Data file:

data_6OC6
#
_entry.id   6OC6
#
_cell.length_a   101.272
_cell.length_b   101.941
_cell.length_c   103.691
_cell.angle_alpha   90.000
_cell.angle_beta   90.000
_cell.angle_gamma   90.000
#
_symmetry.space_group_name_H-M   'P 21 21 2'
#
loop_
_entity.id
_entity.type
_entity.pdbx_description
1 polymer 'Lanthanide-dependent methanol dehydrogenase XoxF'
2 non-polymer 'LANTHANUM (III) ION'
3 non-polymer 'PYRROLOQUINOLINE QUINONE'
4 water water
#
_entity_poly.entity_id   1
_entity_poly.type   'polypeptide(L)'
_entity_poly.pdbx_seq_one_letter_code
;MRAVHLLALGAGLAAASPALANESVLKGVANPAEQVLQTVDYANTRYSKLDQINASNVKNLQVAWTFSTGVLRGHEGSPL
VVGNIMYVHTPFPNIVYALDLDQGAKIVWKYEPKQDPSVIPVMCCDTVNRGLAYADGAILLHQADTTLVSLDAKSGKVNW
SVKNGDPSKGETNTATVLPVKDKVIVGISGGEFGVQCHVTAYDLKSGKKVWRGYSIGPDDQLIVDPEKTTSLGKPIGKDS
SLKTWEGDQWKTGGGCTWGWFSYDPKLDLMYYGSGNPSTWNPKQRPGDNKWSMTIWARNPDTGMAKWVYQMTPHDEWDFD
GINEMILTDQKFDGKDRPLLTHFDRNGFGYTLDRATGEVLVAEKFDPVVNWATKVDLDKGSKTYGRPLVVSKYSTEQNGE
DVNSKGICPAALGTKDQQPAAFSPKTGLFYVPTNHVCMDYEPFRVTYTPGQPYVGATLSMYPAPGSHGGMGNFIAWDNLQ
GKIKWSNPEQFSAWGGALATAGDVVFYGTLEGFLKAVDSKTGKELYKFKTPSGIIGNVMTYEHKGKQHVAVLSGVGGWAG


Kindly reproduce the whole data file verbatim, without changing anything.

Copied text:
data_6OC6
#
_entry.id   6OC6
#
_cell.length_a   101.272
_cell.length_b   101.941
_cell.length_c   103.691
_cell.angle_alpha   90.000
_cell.angle_beta   90.000
_cell.angle_gamma   90.000
#
_symmetry.space_group_name_H-M   'P 21 21 2'
#
loop_
_entity.id
_entity.type
_entity.pdbx_description
1 polymer 'Lanthanide-dependent methanol dehydrogenase XoxF'
2 non-polymer 'LANTHANUM (III) ION'
3 non-polymer 'PYRROLOQUINOLINE QUINONE'
4 water water
#
_entity_poly.entity_id   1
_entity_poly.type   'polypeptide(L)'
_entity_poly.pdbx_seq_one_letter_code
;MRAVHLLALGAGLAAASPALANESVLKGVANPAEQVLQTVDYANTRYSKLDQINASNVKNLQVAWTFSTGVLRGHEGSPL
VVGNIMYVHTPFPNIVYALDLDQGAKIVWKYEPKQDPSVIPVMCCDTVNRGLAYADGAILLHQADTTLVSLDAKSGKVNW
SVKNGDPSKGETNTATVLPVKDKVIVGISGGEFGVQCHVTAYDLKSGKKVWRGYSIGPDDQLIVDPEKTTSLGKPIGKDS
SLKTWEGDQWKTGGGCTWGWFSYDPKLDLMYYGSGNPSTWNPKQRPGDNKWSMTIWARNPDTGMAKWVYQMTPHDEWDFD
GINEMILTDQKFDGKDRPLLTHFDRNGFGYTLDRATGEVLVAEKFDPVVNWATKVDLDKGSKTYGRPLVVSKYSTEQNGE
DVNSKGICPAALGTKDQQPAAFSPKTGLFYVPTNHVCMDYEPFRVTYTPGQPYVGATLSMYPAPGSHGGMGNFIAWDNLQ
GKIKWSNPEQFSAWGGALATAGDVVFYGTLEGFLKAVDSKTGKELYKFKTPSGIIGNVMTYEHKGKQHVAVLSGVGGWAG